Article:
Waylon Albright Jennings, known as “Shooter,” is the child of famed “outlaw country” luminaries Waylon Jennings and Jessi Colter. But how did he end up producing artists like Brandi Carlile, Marilyn Manson, Duff McKagan, and Tanya Tucker, plus winning Grammys along the way? And how in the world does being a Nine Inch Nails fan factor into this? We had to track him down!

You’re from a musical family, but at what point did you realize, “I like the recording aspect”?

As a kid, I loved going to the studio with my dad. I was young, but I remember that I loved how the board and all the gear looked. I remember going to Chips Moman’s studio [American Sound Studio] in Nashville when I was probably four or five years old. He had a poker machine in the front, and I thought that was the coolest. A lot of people get bored with the studio process, but I remember loving it and trying to understand it. Recording was what I got into about music before anything. I didn’t have a desire to play on stage; I still don’t. As much as I love playing shows, and have loved that part of my life, the touring and getting up and performing in front of people was never something that I had a knack at. When I was about 13 or 14, I discovered Nine Inch Nails. That was the musical catalyst that made me decide I wanted to play music. Even though I come from this family, and have a lot of experiences from that, it was that band. I was captured by the fact that this dude [Trent Reznor] was doing all this by himself. It wasn’t a live band. These were records that were constructed. Nine Inch Nails was the first time that I got into a band and said, “I want to make music like this.” I found out he used this product called Studio Vision Pro by a company named Opcode, so I saved up money and I bought that program. Any time I saved up allowance I would go to Sam’s Music in Nashville and buy a different MIDI brain. A “drum” brain or a “sounds” brain. I still couldn’t afford a recording method, but Studio Vision Pro allowed two or four channels of real audio, so I would play guitar and then I could do a vocal. The rest of it was all live-triggering MIDI. I finally was able to afford ADAT, and I remember feeling, “The floodgates have opened. I have eight tracks of audio that I can record and sync with all of this MIDI.” Instead of going to college, I asked my parents for a Pro Tools unit, and they got me one that was good enough for home recording. After that, I moved to L.A. and took my Pro Tools rig with me. To answer your question, I was probably 13 or 14 years old was when I started with the recording side and getting into it.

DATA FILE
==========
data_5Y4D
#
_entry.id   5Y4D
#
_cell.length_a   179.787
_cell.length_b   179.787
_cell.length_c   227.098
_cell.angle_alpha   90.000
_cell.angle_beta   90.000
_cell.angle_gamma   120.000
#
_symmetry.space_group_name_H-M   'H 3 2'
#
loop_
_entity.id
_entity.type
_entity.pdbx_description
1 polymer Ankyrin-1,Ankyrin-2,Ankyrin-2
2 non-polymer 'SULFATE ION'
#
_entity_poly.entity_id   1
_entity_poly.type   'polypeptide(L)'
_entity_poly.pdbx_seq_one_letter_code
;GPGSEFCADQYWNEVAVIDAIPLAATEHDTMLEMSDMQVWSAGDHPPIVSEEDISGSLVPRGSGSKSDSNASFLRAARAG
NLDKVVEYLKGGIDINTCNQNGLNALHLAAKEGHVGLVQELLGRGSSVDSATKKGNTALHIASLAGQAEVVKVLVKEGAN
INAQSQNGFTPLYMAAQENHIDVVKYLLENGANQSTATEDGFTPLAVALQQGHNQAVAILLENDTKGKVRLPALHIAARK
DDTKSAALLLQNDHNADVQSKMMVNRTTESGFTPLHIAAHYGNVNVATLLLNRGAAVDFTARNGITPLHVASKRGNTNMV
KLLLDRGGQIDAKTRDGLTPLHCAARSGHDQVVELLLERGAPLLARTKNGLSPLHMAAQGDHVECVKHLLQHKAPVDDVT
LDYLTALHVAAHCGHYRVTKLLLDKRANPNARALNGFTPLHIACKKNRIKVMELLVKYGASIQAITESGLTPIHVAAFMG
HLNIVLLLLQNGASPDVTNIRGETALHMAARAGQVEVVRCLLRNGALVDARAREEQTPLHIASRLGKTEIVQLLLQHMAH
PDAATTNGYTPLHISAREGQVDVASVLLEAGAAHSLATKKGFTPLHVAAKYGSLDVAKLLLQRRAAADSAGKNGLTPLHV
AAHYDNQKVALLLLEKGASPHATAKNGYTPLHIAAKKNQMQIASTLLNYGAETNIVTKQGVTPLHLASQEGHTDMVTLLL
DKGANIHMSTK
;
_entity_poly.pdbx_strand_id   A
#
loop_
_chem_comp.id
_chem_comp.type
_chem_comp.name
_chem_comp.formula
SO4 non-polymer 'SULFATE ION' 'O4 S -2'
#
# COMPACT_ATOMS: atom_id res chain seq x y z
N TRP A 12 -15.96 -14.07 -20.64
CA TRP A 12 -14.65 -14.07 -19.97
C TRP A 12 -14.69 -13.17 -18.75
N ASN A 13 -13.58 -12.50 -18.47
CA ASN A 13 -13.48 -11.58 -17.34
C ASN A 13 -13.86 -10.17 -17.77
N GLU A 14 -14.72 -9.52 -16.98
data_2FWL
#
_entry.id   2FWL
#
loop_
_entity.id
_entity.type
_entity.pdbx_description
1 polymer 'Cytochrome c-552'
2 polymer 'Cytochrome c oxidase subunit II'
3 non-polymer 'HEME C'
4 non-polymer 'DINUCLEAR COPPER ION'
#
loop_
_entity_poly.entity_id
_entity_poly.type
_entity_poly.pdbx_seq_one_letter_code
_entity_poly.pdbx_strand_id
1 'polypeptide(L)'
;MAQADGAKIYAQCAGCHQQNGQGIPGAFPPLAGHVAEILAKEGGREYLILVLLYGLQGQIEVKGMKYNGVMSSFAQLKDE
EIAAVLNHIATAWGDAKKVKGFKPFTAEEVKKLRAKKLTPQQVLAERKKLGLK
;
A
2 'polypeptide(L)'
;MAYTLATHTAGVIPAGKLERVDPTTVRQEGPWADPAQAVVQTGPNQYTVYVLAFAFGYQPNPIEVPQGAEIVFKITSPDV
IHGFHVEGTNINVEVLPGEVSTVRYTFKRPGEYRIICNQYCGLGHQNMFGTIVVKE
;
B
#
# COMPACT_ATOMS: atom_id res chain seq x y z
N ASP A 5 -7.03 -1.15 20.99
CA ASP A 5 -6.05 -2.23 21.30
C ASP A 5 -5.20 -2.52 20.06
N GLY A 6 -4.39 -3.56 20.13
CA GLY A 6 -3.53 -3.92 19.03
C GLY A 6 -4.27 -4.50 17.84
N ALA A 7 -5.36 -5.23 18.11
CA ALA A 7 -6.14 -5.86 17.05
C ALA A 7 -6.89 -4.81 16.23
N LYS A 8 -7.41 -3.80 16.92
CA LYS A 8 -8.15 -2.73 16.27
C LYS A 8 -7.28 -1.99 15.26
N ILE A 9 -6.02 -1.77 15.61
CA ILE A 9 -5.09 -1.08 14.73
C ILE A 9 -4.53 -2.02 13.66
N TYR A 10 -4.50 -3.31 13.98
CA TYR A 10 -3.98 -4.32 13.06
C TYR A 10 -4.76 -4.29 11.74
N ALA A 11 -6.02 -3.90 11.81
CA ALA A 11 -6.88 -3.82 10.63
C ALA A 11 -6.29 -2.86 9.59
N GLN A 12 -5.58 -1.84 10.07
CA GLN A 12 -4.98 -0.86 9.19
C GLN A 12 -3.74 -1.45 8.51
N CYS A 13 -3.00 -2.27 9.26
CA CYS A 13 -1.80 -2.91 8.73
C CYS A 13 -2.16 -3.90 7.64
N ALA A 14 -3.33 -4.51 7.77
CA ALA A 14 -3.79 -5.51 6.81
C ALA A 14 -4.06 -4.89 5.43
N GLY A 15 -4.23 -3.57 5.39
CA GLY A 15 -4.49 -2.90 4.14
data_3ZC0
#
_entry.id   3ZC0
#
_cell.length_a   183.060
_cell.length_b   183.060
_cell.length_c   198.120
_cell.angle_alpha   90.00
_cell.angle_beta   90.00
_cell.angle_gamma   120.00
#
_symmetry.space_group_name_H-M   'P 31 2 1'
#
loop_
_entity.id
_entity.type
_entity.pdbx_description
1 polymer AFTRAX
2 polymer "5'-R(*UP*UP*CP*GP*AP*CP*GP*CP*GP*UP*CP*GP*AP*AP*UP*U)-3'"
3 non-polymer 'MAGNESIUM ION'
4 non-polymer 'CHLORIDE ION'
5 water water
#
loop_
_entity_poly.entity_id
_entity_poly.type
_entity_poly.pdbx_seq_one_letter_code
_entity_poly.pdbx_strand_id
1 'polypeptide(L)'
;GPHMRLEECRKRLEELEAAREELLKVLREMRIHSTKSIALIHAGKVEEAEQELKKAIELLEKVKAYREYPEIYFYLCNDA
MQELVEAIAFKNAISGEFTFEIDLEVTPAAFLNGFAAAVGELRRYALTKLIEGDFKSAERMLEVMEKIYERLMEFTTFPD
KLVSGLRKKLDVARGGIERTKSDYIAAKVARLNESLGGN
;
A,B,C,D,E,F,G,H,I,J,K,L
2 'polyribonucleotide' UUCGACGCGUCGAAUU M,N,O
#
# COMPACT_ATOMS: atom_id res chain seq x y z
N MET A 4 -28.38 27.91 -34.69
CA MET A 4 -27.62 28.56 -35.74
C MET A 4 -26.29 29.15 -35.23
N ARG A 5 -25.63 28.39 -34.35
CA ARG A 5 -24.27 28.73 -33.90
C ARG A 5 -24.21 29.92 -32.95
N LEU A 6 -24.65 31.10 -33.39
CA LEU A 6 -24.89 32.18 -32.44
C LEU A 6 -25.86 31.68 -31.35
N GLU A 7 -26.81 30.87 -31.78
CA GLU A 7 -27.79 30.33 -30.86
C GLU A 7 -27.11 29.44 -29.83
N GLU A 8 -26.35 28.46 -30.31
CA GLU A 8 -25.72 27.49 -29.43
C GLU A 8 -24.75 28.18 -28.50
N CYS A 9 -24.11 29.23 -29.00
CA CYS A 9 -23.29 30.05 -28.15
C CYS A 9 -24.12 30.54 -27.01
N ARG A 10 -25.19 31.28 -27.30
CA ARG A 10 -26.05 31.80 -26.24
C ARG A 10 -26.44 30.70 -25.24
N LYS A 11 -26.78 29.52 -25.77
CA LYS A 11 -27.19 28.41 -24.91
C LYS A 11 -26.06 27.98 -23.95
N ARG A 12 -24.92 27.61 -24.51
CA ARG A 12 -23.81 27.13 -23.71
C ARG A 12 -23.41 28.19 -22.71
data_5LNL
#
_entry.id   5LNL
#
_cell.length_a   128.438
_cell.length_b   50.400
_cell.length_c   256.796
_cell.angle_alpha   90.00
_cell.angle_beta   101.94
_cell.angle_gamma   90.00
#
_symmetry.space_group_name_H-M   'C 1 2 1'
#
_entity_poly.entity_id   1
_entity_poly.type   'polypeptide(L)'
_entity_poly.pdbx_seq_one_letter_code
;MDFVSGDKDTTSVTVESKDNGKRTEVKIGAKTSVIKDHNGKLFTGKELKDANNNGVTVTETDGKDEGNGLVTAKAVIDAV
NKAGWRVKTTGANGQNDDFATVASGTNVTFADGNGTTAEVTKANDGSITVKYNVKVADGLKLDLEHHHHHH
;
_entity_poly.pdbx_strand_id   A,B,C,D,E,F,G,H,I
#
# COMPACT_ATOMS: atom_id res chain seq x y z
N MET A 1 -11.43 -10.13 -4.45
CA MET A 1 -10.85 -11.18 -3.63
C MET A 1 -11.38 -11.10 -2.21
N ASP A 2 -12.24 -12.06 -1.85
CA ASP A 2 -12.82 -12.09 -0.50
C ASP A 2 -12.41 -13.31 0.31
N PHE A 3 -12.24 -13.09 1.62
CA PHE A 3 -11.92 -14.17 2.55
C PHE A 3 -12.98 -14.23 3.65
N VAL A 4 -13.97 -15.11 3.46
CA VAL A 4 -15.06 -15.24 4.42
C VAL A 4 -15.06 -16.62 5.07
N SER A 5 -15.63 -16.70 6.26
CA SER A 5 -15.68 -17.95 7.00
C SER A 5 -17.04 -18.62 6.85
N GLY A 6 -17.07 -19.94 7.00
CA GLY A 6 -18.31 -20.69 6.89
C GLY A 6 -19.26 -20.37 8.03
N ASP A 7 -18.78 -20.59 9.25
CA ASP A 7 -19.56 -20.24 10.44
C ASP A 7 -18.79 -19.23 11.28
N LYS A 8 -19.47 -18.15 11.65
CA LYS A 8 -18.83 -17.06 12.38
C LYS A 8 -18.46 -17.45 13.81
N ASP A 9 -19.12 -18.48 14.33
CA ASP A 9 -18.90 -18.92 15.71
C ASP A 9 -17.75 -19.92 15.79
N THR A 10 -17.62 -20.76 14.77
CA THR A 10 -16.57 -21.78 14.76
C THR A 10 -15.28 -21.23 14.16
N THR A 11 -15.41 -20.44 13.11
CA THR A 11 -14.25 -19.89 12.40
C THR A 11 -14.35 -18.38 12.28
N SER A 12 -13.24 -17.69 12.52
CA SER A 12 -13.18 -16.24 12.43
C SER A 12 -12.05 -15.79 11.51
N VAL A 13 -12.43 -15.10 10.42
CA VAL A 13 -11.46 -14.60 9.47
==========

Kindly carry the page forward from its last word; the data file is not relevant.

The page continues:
When your dad made records, I’m guessing he didn’t make them using MIDI!

Yeah. It was a necessity for me, because I wasn’t cool in school. I had two buddies who were guitar players, and they would play on stuff because I couldn’t play guitar. I didn’t hang out with a group of dudes and decide to form a band; I was alone. This offered a way to make music without other people being involved.

It’s interesting to transition from being somebody who learned the craft on their own, to becoming a producer, which is such a people job.

You’re right, it is a people job. It’s also a “streamlining of communication” job. When I work with artists, they end up trusting that I’m going to steer this ship and know the right and wrong decision. That I know which way to go, and I can see ahead of the curve a little bit. That’s part of the job. I did Marilyn Manson’s We Are Chaos record, and we were talking about Trent Reznor. Trent always had a guy who was programming with him – whether it be Chris Vrenna or Atticus Ross – and I didn’t realize that. I’d always thought he did it all by himself, so I was training myself to do it all by myself, like him. He’s really an organizer. I work with an artist as a hands-on project, in which I’m going to be involved in a lot of aspects. [I treat it] like I’m doing one of my own records. It...

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